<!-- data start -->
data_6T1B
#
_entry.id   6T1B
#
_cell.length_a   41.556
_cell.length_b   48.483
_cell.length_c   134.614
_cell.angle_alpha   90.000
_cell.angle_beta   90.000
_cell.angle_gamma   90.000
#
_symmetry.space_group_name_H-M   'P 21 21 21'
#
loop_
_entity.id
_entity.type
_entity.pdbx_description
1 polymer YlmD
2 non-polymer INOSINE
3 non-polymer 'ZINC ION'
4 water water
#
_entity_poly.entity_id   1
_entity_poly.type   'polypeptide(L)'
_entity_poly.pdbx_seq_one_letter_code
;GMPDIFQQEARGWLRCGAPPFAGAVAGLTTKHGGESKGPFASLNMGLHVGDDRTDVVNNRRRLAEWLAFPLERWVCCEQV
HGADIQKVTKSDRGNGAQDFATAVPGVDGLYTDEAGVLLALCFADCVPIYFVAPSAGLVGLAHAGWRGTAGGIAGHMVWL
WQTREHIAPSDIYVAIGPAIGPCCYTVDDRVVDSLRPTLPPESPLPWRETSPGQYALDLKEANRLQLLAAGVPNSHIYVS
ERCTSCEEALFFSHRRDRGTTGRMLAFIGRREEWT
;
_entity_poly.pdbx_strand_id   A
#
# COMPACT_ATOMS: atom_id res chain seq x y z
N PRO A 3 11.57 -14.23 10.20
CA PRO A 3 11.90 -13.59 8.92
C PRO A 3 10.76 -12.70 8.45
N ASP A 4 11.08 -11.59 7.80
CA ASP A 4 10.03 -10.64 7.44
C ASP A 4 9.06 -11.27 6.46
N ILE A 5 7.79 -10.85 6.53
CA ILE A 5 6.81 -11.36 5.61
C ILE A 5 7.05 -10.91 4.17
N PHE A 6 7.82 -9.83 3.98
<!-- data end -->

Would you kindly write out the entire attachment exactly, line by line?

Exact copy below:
data_6T1B
#
_entry.id   6T1B
#
_cell.length_a   41.556
_cell.length_b   48.483
_cell.length_c   134.614
_cell.angle_alpha   90.000
_cell.angle_beta   90.000
_cell.angle_gamma   90.000
#
_symmetry.space_group_name_H-M   'P 21 21 21'
#
loop_
_entity.id
_entity.type
_entity.pdbx_description
1 polymer YlmD
2 non-polymer INOSINE
3 non-polymer 'ZINC ION'
4 water water
#
_entity_poly.entity_id   1
_entity_poly.type   'polypeptide(L)'
_entity_poly.pdbx_seq_one_letter_code
;GMPDIFQQEARGWLRCGAPPFAGAVAGLTTKHGGESKGPFASLNMGLHVGDDRTDVVNNRRRLAEWLAFPLERWVCCEQV
HGADIQKVTKSDRGNGAQDFATAVPGVDGLYTDEAGVLLALCFADCVPIYFVAPSAGLVGLAHAGWRGTAGGIAGHMVWL
WQTREHIAPSDIYVAIGPAIGPCCYTVDDRVVDSLRPTLPPESPLPWRETSPGQYALDLKEANRLQLLAAGVPNSHIYVS
ERCTSCEEALFFSHRRDRGTTGRMLAFIGRREEWT
;
_entity_poly.pdbx_strand_id   A
#
# COMPACT_ATOMS: atom_id res chain seq x y z
N PRO A 3 11.57 -14.23 10.20
CA PRO A 3 11.90 -13.59 8.92
C PRO A 3 10.76 -12.70 8.45
N ASP A 4 11.08 -11.59 7.80
CA ASP A 4 10.03 -10.64 7.44
C ASP A 4 9.06 -11.27 6.46
N ILE A 5 7.79 -10.85 6.53
CA ILE A 5 6.81 -11.36 5.61
C ILE A 5 7.05 -10.91 4.17
N PHE A 6 7.82 -9.83 3.98